Rapid Response to the Initial Case

Nigeria’s first Ebola patient, Patrick Sawyer, was initially thought to have malaria. But once that was ruled out, doctors immediately began treating him as a possible Ebola patient. He was kept in isolation, officials were notified, and a blood sample was rushed to a testing lab. Just three days later, Nigeria’s health ministry set up an Ebola Incident Management Center, which eventually turned into an Emergency Operations Center that co-ordinated the response and decision-making.

Sufficient Access to Resources

As noted, federal and state governments in Nigeria were able to provide ample financial and material resources, including well-trained and experienced national staff. Isolation wards were immediately constructed, as were designated Ebola treatment facilities (though more slowly). Other resources included vehicles and mobile phones equipped with specially adapted apps allowing healthcare workers to engage in real-time reporting as the investigations moved forward. Many of these efforts were supported by social mobilization experts from UNICEF, CDC and Médecins sans Frontières.

High Quality Contact-Tracing

Nigerian health officials, working with assistance from WHO, the US CDC and others, managed to reach 100% of known contacts in Lagos and 99.8% at the second outbreak site in Port Harcourt, Nigeria’s oil hub. High-quality contact tracing was performed by experienced epidemiologists who expedited the early detection of cases and their rapid movement to isolation wards. And unlike the tragic situation in Guinea, Liberia, and Sierra Leone, all identified contacts were physically monitored on a daily basis for 21 days. Some contacts tried to escape during the monitoring process, but they were all tracked by special investigation teams and returned to observation to complete the requisite monitoring period of 21 days.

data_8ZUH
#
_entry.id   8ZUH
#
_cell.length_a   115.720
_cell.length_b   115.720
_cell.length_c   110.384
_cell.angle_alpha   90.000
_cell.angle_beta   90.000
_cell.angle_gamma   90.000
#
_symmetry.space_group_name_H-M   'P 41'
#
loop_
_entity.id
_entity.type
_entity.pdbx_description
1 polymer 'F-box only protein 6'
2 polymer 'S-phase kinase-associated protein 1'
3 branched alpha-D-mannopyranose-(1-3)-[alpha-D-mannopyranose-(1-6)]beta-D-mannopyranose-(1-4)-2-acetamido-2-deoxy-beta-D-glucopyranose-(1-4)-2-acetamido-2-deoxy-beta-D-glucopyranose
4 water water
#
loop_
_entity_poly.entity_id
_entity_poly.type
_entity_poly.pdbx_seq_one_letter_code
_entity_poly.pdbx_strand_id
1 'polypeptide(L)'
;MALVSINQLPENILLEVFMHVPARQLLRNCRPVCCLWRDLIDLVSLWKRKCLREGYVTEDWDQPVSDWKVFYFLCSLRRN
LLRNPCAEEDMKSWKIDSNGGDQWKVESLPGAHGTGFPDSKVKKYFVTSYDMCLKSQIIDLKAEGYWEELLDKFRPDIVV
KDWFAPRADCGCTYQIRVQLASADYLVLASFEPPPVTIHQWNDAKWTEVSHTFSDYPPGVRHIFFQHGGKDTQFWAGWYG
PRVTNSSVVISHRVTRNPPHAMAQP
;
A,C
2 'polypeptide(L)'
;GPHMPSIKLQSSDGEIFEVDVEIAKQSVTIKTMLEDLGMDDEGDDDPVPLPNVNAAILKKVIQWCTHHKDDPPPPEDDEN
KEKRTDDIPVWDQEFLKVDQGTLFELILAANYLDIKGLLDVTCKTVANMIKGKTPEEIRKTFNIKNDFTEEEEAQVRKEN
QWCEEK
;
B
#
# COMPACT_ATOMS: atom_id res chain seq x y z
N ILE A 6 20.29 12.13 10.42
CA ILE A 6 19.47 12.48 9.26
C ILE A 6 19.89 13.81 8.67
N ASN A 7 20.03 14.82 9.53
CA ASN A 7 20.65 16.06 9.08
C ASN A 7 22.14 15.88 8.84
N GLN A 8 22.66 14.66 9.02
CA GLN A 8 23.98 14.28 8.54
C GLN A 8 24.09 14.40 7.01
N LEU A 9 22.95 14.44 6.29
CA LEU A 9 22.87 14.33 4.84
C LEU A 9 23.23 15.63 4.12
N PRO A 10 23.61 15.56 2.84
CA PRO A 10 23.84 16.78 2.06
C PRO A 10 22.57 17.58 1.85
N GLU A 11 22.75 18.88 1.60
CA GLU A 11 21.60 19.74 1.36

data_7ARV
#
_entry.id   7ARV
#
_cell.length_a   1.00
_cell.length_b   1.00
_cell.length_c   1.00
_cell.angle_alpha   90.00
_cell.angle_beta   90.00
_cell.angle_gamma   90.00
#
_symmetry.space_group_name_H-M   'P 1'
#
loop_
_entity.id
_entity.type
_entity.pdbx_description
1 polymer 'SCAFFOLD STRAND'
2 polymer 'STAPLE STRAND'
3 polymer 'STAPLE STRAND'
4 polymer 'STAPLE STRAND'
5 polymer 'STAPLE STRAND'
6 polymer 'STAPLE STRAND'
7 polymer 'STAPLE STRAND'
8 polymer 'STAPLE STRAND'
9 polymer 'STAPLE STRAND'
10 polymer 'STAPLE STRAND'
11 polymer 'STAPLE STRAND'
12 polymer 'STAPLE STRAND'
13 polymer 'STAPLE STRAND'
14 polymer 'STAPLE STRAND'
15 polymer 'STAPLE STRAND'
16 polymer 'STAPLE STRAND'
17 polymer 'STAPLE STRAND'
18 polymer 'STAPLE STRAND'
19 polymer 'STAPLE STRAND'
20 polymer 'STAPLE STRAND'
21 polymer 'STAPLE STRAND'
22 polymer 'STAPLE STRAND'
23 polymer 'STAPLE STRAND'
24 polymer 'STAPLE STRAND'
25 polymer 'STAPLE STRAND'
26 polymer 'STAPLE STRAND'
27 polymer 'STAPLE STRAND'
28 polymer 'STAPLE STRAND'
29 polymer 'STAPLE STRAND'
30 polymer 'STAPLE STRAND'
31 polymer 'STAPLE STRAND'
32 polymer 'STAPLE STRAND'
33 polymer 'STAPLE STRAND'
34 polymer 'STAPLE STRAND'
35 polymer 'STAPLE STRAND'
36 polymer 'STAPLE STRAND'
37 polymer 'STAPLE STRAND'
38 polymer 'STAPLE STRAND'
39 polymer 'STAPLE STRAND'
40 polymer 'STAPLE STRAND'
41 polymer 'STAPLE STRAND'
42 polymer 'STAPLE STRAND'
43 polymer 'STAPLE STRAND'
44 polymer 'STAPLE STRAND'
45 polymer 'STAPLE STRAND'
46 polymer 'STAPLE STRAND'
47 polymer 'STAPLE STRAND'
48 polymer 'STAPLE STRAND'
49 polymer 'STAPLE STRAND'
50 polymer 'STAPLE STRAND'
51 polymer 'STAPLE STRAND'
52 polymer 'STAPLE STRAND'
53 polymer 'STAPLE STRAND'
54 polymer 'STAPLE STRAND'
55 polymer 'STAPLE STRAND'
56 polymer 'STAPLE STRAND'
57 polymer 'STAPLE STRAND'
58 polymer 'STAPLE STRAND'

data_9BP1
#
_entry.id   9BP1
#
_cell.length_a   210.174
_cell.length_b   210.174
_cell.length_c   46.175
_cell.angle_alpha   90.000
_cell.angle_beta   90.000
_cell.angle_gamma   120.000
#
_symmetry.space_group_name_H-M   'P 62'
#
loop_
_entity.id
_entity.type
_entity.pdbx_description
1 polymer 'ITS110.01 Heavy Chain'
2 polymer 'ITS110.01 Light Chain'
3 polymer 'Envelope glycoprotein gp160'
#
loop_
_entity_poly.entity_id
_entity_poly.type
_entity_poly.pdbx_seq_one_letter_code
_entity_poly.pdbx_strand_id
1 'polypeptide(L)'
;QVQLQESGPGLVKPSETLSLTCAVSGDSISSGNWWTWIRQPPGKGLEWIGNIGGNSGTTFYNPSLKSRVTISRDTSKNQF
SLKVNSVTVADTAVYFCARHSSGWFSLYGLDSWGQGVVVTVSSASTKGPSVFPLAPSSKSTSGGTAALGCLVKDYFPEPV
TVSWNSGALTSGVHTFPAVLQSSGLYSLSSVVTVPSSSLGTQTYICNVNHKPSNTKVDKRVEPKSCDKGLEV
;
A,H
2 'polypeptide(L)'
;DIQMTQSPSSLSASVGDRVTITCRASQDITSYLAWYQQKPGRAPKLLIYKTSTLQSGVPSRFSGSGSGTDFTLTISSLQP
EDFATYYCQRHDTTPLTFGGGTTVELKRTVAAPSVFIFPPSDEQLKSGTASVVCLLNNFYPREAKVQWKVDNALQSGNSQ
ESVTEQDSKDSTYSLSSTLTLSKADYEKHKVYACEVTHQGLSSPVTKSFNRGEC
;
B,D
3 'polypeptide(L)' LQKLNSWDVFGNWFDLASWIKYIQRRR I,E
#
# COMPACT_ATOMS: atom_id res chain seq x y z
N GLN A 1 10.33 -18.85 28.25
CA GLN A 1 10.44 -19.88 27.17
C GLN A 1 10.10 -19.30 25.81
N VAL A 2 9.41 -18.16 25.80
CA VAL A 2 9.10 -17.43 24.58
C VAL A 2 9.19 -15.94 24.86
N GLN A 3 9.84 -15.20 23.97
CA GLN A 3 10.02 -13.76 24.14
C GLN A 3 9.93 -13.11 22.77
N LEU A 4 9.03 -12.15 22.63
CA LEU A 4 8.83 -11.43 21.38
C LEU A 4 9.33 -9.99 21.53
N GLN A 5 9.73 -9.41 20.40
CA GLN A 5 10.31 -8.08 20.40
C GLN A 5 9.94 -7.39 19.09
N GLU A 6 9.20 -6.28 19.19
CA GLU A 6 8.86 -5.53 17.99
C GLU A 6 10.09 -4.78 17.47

Applying Lessons From Previous Outbreaks

Nigeria has been combating another blight, polio, for quite some time now and with great success. Among their many tactics, health officials use the very latest satellite-based GPS technologies to ensure that no child missed out on polio vaccinations. When Ebola first appeared in July, they immediately repurposed these technologies and infrastructure to conduct Ebola case-finding, contact-tracing, and daily mapping of links between identified chains of transmission. Nigerian health officials also adapted the learnings from their efforts to eradicate guinea-worm disease.

A Rigorous Public Education Campaign

Communication with the public was also key. Nigerian health and government officials rallied communities to support containment measures. This involved house-to-house information campaigns — spoken in local dialects — that explained the level of risk, effective personal measures, and the actions being taken for control. All the while, Nigeria’s president, Goodluck Jonathan, reassured his population on nationally televised newscasts. Traditional and religious community leaders were engaged early on and asked to play a role in sensitizing the public.Finally, the full range of media opportunities were exploited, including social media and televised facts about the disease delivered by Nigerian celebrities.